Dark roots
    When I’m trying to minimize bleaching I do a darker root. That way I only have to touch up vibrant color.

    Darker roots
    I love the look of shadow roots with vibrant color.

One thing I can’t recommend enough is to always do a consult when you’re going to a new colorist! This will help set your expectations for cost, time, and color. If they don’t outline these points for you on their own, ask! It’s better to be prepared than to be shocked later. Why do I say that? Because it can be hard to determine how much time and money it’s going to take to get the color you want at a salon if you’re not able to do it yourself (I’ve tried–disaster. Plus, there was always a spot on the back of my head I’d miss). So here are a few points on what to expect.

  1. Coloring your hair isn’t cheap. And creative color is even more expensive. Why? Because most of the time, it takes double processing meaning have to have to start by bleaching your hair before they can get to the creative color.
  2. When going into the salon for creative color, be prepared to spend a good amount of your day there. Again, most of the time you’ll have to double process your hair which means depending on how light your hair needs to get and how dark it is to start, you’ll have to spend a significant amount of time with bleach on your head and then another chunk of time with the creative color on. This plays into point number 1 as well- creative color costs money because it takes a lot of your colorist’s time! So please…BE RESPECTFUL. Don’t go in with a time limit and don’t go in expecting to pay only $100 for brilliantly colored hair. It’s rude. That being said, if you have a budget you’re trying to stick to, be honest with your stylist. They will tell you what you can and can’t achieve with that budget.
  3. Remember that creative color requires maintenance. If you want to keep your hair vibrant you’ll most likely need to go see your stylist more often than you would with regular demi-permanent or permanent hair color. I get my hair colored every 6-8 weeks depending on how much it fades. Each color or tone will wear differently on your hair and will require a different level of maintenance.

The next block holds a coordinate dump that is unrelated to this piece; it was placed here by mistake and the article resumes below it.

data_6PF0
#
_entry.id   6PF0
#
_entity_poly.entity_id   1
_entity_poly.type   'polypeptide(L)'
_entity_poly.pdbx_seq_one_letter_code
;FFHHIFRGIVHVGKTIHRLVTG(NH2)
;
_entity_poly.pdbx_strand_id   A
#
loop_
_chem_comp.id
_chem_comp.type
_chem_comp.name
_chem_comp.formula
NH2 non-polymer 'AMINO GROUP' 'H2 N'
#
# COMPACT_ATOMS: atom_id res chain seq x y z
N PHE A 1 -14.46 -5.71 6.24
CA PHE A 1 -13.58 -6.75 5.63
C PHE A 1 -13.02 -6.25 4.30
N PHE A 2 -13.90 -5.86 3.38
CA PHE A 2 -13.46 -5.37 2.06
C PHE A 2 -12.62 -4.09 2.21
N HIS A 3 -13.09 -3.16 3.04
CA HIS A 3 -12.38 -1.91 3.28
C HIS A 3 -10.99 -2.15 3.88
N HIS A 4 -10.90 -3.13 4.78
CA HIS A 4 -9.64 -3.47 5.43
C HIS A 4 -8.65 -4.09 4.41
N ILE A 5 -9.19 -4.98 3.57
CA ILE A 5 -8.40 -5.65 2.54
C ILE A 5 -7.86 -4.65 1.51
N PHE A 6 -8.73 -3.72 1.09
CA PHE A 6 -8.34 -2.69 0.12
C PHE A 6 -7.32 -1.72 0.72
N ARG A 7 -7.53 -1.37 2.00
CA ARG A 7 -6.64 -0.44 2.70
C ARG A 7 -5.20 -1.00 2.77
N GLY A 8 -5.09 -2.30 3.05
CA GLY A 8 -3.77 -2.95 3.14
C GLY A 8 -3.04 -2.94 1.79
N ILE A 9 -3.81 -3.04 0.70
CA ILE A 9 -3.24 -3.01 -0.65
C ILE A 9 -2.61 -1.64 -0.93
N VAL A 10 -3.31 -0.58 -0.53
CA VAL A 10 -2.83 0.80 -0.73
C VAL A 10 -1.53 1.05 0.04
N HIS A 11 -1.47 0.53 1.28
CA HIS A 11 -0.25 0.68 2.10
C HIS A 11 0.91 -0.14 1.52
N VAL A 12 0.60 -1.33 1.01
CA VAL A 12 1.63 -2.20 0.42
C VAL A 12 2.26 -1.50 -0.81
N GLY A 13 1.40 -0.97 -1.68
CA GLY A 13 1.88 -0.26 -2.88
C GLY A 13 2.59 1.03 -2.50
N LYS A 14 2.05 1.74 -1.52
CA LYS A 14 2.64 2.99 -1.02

Dark Coral
    Amazing dark coral color. Photo and color by Kylie Rose (my current stylist)

Being prepared for how to care for your unicorn hair is just as important as being prepared to get it done! There are some things you can do to keep your hair vibrant and beautiful for as long as you can. And there are also things you can do that will have you waving goodbye to your new color as it finds it’s way down the drain of your shower.

  • DO wash your hair is cool or cold water. Hot water pulls the color out faster and will dry your hair out as well. Washing your hair in cold water will help keep the color in your hair. Think of your hair like your face: heat makes the pores bigger so stuff can get out! The same concept applies to your hair- if you wash it in hot water the color will fade MUCH faster. If you don’t want to get your body wet with cold water, try either washing it in the sink or do what I do: Point the shower head as close to the wall as you can and lean over into the stream so only your head gets wet. I highly suggest investing in a shower cap.
  • DON’T wash your hair every day. First off, it’s not good for your hair or scalp, regardless of whether it’s colored or not. Second of all, vibrant color is usually applied as a direct dye, which isn’t demi-permanent or permanent, and it will fade with each wash. Direct dyes, or veggie dyes, have very little developer in them so it’s more like adding a layer of color to your hair rather than bonding the color to your hair chemically as with permanent or demi-permanent color. This means the more you wash it, the faster it fades. If you feel like your hair needs to be cleaned everyday because you work out or are prone to greasy hair, try just conditioning it in the shower or using dry shampoo. There are tons out there! I personally really like R + Co. Badlands Dry Shampoo Paste because it also works as a styling paste. Another great product I love is Oribe Dry Texturizing Spray, which absorbs the oil at your roots and gives great volume and texture with little effort.